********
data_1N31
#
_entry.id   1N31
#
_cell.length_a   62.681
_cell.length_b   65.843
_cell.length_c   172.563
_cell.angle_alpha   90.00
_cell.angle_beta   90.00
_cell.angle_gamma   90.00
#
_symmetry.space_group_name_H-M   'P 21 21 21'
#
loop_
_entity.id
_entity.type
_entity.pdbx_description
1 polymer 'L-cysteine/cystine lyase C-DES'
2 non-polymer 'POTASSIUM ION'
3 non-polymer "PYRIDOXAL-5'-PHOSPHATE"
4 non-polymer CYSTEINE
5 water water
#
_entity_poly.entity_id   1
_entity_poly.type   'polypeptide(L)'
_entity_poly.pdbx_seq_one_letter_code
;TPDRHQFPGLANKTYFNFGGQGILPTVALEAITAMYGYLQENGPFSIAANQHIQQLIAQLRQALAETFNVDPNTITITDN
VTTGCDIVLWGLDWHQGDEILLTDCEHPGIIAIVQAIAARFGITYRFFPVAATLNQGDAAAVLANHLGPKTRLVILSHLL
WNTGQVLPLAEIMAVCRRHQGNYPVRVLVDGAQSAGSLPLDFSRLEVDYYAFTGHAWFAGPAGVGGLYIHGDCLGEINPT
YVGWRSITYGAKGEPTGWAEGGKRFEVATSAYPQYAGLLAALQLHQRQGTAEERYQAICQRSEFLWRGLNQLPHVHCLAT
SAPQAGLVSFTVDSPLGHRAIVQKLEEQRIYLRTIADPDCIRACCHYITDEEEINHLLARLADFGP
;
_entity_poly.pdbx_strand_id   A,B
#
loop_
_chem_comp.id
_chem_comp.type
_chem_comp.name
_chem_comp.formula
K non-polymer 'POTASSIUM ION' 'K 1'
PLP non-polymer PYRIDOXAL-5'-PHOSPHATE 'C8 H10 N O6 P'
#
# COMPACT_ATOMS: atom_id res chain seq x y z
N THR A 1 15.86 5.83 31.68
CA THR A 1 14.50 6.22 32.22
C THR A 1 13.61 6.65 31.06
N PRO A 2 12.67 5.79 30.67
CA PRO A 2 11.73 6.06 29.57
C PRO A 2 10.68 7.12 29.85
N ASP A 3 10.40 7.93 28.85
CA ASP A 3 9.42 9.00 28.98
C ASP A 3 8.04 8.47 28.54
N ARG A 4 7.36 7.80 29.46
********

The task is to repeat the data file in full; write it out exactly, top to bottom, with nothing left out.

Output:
data_1N31
#
_entry.id   1N31
#
_cell.length_a   62.681
_cell.length_b   65.843
_cell.length_c   172.563
_cell.angle_alpha   90.00
_cell.angle_beta   90.00
_cell.angle_gamma   90.00
#
_symmetry.space_group_name_H-M   'P 21 21 21'
#
loop_
_entity.id
_entity.type
_entity.pdbx_description
1 polymer 'L-cysteine/cystine lyase C-DES'
2 non-polymer 'POTASSIUM ION'
3 non-polymer "PYRIDOXAL-5'-PHOSPHATE"
4 non-polymer CYSTEINE
5 water water
#
_entity_poly.entity_id   1
_entity_poly.type   'polypeptide(L)'
_entity_poly.pdbx_seq_one_letter_code
;TPDRHQFPGLANKTYFNFGGQGILPTVALEAITAMYGYLQENGPFSIAANQHIQQLIAQLRQALAETFNVDPNTITITDN
VTTGCDIVLWGLDWHQGDEILLTDCEHPGIIAIVQAIAARFGITYRFFPVAATLNQGDAAAVLANHLGPKTRLVILSHLL
WNTGQVLPLAEIMAVCRRHQGNYPVRVLVDGAQSAGSLPLDFSRLEVDYYAFTGHAWFAGPAGVGGLYIHGDCLGEINPT
YVGWRSITYGAKGEPTGWAEGGKRFEVATSAYPQYAGLLAALQLHQRQGTAEERYQAICQRSEFLWRGLNQLPHVHCLAT
SAPQAGLVSFTVDSPLGHRAIVQKLEEQRIYLRTIADPDCIRACCHYITDEEEINHLLARLADFGP
;
_entity_poly.pdbx_strand_id   A,B
#
loop_
_chem_comp.id
_chem_comp.type
_chem_comp.name
_chem_comp.formula
K non-polymer 'POTASSIUM ION' 'K 1'
PLP non-polymer PYRIDOXAL-5'-PHOSPHATE 'C8 H10 N O6 P'
#
# COMPACT_ATOMS: atom_id res chain seq x y z
N THR A 1 15.86 5.83 31.68
CA THR A 1 14.50 6.22 32.22
C THR A 1 13.61 6.65 31.06
N PRO A 2 12.67 5.79 30.67
CA PRO A 2 11.73 6.06 29.57
C PRO A 2 10.68 7.12 29.85
N ASP A 3 10.40 7.93 28.85
CA ASP A 3 9.42 9.00 28.98
C ASP A 3 8.04 8.47 28.54
N ARG A 4 7.36 7.80 29.46